A medical student learning to perform a laparoscopic procedure or a recently paralyzed user of a powered wheelchair must learn to operate machinery via interfaces that translate their actions into commands for an external device. Since the user’s actions are selected from a number of alternatives that would result in the same effect in the control space of the external device, learning to use such interfaces involves dealing with redundancy. Subjects need to learn an externally chosen many-to-one map that transforms their actions into device commands. Mathematically, we describe this type of learning as a deterministic dynamical process, whose state is the evolving forward and inverse internal models of the interface. The forward model predicts the outcomes of actions, while the inverse model generates actions designed to attain desired outcomes. Both the mathematical analysis of the proposed model of learning dynamics and the learning performance observed in a group of subjects demonstrate a first-order exponential convergence of the learning process toward a particular state that depends only on the initial state of the inverse and forward models and on the sequence of targets supplied to the users. Noise is not only present but necessary for the convergence of learning through the minimization of the difference between actual and predicted outcomes.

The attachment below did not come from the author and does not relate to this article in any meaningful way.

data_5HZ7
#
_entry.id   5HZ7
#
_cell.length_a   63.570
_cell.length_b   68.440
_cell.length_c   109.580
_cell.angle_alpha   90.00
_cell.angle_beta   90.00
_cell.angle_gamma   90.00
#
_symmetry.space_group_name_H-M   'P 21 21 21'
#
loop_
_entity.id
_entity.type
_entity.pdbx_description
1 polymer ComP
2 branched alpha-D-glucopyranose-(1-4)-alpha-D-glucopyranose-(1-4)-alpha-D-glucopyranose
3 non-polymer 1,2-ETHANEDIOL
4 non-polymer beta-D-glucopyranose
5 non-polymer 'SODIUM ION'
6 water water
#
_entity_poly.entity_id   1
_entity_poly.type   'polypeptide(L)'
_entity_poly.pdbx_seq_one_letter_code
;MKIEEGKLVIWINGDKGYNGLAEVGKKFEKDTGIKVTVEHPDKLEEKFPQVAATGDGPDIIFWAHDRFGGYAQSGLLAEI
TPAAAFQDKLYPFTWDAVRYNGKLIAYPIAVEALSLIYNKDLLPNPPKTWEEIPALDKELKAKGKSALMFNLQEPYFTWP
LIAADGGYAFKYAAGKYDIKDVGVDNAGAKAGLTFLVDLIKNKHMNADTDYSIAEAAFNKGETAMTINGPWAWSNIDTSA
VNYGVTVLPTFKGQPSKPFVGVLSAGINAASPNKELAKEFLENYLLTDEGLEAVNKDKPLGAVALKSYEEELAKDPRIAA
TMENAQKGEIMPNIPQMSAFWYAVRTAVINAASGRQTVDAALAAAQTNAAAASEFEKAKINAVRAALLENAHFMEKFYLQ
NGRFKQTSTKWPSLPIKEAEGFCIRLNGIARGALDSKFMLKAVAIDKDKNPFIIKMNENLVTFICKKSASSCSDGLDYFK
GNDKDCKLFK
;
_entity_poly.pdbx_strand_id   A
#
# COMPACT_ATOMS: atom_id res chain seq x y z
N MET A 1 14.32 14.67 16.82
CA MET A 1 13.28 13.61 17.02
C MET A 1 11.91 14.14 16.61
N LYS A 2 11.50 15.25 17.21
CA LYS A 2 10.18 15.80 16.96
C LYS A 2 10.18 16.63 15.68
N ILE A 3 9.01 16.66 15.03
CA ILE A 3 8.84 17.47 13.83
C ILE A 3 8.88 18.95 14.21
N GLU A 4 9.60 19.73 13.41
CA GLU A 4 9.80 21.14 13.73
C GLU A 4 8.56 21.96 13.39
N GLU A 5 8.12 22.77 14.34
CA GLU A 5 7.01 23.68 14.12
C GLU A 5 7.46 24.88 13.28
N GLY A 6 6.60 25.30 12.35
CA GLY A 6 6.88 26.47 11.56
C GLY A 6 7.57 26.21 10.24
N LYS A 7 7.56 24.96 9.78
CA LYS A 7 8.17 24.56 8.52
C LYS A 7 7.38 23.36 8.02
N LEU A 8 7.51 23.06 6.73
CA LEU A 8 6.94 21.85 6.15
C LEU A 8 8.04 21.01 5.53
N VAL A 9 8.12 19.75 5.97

ASJC Scopus subject areas
- Ecology, Evolution, Behavior and Systematics
- Modeling and Simulation
- Molecular Biology
- Cellular and Molecular Neuroscience
- Computational Theory and Mathematics